Learning how to trust someone after divorce is tough, but these 7 tips will make it easier for you.
One of the most frequent casualties of divorce is the ability to trust someone again in the same way you trusted your ex. It’s as if you’ve blocked off the most tender and precious part of yourself to avoid being hurt at that deep a level ever again. You want to make sure you never ever leave yourself open to a repeat of that much pain.
And yet learning how to trust someone again is at the core of being able to live a full life after divorce.
That’s because true connection is critical to a fully lived and vibrant life. I’m not talking about the surface kind of connection where you keep your truest thoughts and emotions and even ugly cries to yourself. I’m talking about the kind of connection where you can be 100% unapologetically you with someone and they can be that way with you too.
Learning how to trust someone again after suffering through divorce is challenging to say the least. But luckily some work that Brené Brown published in her book Daring Greatly provides a wonderful starting point for discussing and understanding what trust is between two people. She captures her seven points in the acronym BRAVING.
Boundaries – you and the other each have and respect boundaries
Reliability – you and the other both do what you say you will do when you say you will do it
Accountability – you each own your mistakes, apologize and make amends
Vault – neither of you share what’s not yours to share
Integrity – both of you choose to do what’s right based on your values instead of what is fun, fast or easy
Nonjudgment – both of you can express what’s important to you and ask for what you want without fear of judgment
Generosity – you’re both generous with interpreting the intentions, words and actions of the other
I’ll guess that when you read this list 1 or 2 (or even more) of the items made you cringe. They touched a nerve that still feels a bit raw from your divorce. But they also point you in the direction of where your challenges in trusting someone again are or will be, so you can begin addressing them.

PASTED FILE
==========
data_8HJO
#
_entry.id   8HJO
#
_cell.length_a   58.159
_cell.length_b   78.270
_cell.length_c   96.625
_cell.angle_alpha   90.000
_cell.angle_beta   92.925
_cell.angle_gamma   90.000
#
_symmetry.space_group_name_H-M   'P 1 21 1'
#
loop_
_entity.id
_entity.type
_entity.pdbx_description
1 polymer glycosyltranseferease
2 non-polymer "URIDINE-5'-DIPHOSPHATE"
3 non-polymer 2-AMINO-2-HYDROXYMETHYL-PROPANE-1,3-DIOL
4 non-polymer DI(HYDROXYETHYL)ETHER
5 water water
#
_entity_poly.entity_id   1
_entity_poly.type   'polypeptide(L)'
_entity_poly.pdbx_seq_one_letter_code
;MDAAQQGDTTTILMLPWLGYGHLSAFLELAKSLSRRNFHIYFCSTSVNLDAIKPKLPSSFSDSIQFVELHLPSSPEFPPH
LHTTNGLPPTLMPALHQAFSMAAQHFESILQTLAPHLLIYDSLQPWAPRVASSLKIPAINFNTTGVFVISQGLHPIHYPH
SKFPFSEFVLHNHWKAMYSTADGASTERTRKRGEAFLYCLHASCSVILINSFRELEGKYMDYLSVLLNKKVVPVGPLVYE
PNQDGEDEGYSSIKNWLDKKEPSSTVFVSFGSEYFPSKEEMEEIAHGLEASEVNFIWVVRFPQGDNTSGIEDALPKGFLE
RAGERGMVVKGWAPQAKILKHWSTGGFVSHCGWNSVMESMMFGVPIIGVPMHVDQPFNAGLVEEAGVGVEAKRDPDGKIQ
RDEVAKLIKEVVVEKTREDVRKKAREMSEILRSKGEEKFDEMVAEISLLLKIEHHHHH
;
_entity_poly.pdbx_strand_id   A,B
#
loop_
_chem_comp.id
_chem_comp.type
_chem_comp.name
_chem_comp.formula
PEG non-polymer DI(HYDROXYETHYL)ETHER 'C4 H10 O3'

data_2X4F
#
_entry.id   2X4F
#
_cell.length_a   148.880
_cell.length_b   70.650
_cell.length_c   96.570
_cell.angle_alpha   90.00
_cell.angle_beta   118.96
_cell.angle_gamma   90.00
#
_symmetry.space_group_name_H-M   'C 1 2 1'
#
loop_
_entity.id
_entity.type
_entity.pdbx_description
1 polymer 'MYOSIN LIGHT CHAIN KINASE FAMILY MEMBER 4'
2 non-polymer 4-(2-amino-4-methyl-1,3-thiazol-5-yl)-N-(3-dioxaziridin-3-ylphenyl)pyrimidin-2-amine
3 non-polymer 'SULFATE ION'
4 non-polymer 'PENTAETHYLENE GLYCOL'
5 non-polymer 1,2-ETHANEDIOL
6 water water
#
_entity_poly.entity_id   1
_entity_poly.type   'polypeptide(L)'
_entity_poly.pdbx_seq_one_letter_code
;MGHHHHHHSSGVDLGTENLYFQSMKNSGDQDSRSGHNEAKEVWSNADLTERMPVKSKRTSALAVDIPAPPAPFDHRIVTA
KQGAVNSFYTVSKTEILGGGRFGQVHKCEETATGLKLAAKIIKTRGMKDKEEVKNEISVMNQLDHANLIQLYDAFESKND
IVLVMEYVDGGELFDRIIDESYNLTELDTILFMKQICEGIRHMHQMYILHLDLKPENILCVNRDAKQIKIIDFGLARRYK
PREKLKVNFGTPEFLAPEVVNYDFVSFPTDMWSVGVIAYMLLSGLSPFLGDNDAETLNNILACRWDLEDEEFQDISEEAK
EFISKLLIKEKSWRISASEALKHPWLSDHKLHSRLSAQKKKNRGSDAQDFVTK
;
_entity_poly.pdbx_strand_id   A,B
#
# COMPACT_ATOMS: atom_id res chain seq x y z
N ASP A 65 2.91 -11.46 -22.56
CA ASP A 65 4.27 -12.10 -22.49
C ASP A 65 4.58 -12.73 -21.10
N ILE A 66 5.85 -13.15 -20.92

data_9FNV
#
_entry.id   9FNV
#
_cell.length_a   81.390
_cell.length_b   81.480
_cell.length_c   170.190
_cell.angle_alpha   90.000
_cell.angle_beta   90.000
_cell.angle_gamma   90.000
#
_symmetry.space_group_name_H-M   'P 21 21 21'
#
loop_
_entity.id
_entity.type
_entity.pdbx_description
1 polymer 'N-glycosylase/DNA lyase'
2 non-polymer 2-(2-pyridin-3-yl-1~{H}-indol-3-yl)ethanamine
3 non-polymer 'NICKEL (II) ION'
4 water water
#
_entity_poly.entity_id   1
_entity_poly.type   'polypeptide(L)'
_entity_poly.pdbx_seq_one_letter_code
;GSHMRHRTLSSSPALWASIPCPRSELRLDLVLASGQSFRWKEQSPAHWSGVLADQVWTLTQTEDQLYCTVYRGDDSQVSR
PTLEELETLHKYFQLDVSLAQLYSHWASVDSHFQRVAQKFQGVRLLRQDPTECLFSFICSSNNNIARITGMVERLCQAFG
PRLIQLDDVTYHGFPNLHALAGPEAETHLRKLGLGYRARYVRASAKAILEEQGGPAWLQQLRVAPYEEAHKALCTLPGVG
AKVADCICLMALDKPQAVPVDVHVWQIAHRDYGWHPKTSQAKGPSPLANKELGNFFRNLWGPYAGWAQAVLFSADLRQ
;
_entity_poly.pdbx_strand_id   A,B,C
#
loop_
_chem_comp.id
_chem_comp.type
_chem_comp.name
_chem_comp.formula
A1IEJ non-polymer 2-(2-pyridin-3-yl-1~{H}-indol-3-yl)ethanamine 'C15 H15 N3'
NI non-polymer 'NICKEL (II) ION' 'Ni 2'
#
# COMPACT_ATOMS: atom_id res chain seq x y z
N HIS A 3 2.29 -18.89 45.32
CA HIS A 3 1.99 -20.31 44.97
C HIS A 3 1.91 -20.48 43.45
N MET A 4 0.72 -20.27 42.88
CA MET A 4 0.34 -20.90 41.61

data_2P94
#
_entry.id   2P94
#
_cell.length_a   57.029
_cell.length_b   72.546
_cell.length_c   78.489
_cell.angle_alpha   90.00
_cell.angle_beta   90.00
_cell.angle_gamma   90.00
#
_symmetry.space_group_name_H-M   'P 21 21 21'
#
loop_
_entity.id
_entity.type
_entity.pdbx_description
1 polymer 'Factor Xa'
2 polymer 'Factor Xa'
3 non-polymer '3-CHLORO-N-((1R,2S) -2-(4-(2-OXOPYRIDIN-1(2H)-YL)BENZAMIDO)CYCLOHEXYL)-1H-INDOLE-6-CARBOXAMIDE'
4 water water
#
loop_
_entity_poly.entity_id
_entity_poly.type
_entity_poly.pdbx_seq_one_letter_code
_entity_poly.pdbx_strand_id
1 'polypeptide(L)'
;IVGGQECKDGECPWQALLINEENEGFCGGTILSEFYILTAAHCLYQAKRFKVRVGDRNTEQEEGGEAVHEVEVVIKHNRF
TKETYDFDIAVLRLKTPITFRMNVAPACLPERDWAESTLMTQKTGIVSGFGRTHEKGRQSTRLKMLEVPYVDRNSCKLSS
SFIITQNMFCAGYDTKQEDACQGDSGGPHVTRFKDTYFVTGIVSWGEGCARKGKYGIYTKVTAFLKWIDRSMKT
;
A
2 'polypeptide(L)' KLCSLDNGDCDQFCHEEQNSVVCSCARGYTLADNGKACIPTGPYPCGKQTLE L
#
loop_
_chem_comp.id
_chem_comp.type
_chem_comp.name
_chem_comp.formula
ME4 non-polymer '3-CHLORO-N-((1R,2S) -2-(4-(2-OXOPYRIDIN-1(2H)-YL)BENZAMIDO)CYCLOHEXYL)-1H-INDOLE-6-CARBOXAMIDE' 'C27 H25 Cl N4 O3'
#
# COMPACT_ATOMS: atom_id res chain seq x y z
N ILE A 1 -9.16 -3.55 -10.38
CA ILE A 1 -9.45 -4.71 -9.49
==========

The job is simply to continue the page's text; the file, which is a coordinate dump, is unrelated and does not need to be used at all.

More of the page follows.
Although everyone has challenges with trusting others in an intimate relationship post-divorce, one group of people who have a lot to overcome are those whose ex cheated on them.
The two most challenging points from Brené’s list for these people to address are integrity and generosity. Learning how to trust someone after being betrayed is fraught with fears of another betrayal. So, suspicion is the attitude most of these folks adopt when they enter a new relationship.
But if they’re courageous enough to understand what’s driving their suspicions and do the work they need to do to work through their challenges, they can build trust in and with a new partner.
Even if your ex didn’t betray you, creating trust within a new relationship post-divorce is a process. It’s not something that’s deep and abiding the moment you meet someone – no matter how much connection you may initially feel.
Taking the time to explore your concerns and fears in learning how to trust someone – someone new – will take work. But having someone in your life who holds a safe place for you to openly and freely share the most precious and tender part of you and for whom you do the same is one of the most wonderful gifts you can ever give and allow yourself to receive – no matter how difficult your divorce was and how scary it is to trust again.
I’m Dr. Karen Finn, a divorce coach and advisor helping people just like you who are ready to learn how to trust someone again and put their divorce firmly behind them. You can join my newsletter list for free weekly advice. If you’re ready to take the first step toward working with me as your personal coach, you can schedule an introductory private coaching session.
Looking for more help moving on from your divorce? You’ll find what you’re looking for in Life After Divorce.
You’ve probably heard recommendations from other experts about how long you need to wait after divorce before you start dating. These other experts recommend that you wait anywhere from just 1 year to 1 year for every 4 years you were married.
I disagree with these one-size-fits-all recommendations. I believe that the only requirement for you to be able to successfully date after divorce is that you’ve finished your time in the Divorce Pits. The Divorce Pits are where you experience the most painful feelings of divorce – grief, anger, guilt and rejection.
I hope you can agree with me that you wouldn’t want to date someone consumed with the Divorce Pits. So, if you’re consumed with them, you’re probably not going to find someone who wants to date you either. (You can find out if you’re still in the Divorce Pits by taking the assessment here.)
Once you’re out of the Pits, you’re cleared to date. There are all kinds of ways you can meet people to date and I’ll save a discussion of that for some other time. The point I want to get to here is that your dating should be helping you to determine what you do and don’t like about yourself and others in a relationship. There are all kinds of things that people do and don’t want in a relationship, but the one thing that EVERYONE WANTS is to be able to trust their partner.
Take It Slowly When You’re Re-Learning How To Trust After Divorce
For many of us post-divorce, our ability to trust another isn’t quite working ideally. That’s why I recommend you build your trust in yourself first (read more here), then build your trust in friendships (read more here), before trusting someone in a committed relationship. The question I always get from my clients about this is how do I know if I can trust someone?